Magic number 695 opens up new areas for Alzheimer's research
08 December 2010
Alzheimer's disease is widely believed to be caused by the gradual accumulation in the brain of amyloid-beta peptide, which is toxic to nerve cells. Amyloid beta peptide is formed from a protein known as APP, which is found in three forms.
Most research into APP - a key area of study for the disease - does not distinguish between the different forms of the protein.
The findings, published in the Journal of Biological Chemistry, show that amyloid beta peptide is actually created mainly by just one form of APP - known as APP695 for the number of its amino acids. APP695 is found at greater concentration in brain and nerve cells, but this study - funded by the Medical Research Council and the Alzheimer's Research Trust - is the first time the significance of that has been shown.
This discovery will now enable research to focus more clearly on the exact mechanism by which amyloid beta peptide accumulates in the brain.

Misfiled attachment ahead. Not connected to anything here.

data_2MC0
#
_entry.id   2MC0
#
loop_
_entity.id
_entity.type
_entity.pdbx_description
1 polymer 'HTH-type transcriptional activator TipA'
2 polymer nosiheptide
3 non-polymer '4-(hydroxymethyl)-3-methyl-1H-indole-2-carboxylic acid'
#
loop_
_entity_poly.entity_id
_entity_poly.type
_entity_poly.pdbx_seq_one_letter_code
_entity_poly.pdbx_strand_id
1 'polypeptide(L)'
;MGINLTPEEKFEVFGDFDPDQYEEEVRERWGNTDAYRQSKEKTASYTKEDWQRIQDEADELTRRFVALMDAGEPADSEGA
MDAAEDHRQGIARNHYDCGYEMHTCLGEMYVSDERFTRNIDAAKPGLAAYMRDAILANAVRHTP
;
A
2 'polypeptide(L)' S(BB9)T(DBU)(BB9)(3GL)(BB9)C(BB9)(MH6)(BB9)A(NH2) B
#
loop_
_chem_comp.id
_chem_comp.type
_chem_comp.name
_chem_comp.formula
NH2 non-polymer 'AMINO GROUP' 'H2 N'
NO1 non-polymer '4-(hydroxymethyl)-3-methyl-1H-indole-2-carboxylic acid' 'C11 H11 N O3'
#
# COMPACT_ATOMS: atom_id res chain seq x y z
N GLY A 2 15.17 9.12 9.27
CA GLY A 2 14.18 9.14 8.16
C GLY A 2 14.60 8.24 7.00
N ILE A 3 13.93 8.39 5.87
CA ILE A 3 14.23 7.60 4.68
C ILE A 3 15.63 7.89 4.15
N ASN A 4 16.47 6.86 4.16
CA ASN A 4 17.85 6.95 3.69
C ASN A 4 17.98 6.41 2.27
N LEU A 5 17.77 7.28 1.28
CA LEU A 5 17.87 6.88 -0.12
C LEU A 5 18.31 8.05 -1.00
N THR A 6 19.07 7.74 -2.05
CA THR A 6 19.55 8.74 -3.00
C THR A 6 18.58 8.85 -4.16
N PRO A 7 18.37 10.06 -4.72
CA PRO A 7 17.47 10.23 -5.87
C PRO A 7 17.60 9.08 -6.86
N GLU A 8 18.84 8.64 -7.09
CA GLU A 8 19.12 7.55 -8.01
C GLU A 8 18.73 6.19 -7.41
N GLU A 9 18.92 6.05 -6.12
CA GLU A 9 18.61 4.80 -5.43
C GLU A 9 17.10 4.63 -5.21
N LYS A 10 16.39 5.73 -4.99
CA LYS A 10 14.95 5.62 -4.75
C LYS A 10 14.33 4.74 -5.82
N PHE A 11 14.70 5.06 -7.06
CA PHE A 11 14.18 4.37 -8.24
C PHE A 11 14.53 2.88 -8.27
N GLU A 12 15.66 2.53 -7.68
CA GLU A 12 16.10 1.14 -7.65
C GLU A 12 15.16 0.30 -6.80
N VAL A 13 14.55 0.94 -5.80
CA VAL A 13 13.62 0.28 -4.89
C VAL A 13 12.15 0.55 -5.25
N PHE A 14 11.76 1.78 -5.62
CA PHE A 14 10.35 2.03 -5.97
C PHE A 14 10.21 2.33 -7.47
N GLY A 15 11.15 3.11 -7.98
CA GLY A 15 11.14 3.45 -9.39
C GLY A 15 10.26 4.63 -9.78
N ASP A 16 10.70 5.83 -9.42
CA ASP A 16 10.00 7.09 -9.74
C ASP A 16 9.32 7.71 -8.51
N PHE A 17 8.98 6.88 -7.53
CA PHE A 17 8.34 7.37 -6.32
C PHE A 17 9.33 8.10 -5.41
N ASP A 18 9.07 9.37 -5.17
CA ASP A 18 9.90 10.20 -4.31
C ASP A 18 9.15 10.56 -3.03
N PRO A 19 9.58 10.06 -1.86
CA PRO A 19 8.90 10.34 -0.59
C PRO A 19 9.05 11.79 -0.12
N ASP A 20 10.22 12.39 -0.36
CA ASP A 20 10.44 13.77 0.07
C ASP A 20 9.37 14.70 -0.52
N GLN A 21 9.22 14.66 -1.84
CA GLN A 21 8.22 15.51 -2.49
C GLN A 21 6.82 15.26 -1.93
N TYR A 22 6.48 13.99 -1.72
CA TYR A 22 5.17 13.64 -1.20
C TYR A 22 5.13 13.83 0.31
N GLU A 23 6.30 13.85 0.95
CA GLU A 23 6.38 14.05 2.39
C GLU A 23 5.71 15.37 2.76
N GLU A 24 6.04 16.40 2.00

"Research into amyloid beta peptide has been going on for more than 20 years and while treatments have made it to clinical trials, nothing has proved truly effective against this disease," says professor Tony Turner, from Leeds' Faculty of Biological Sciences, who co-led the research. "This could be because research to date has been a bit of a blunt instrument: scientists have essentially been working on too broad a field. Our findings will allow researchers to target their work much more precisely."
The study of APP695 also led the scientists to identify a potential new factor in the development of Alzheimer's. When APP is broken down, it forms another protein called AICD.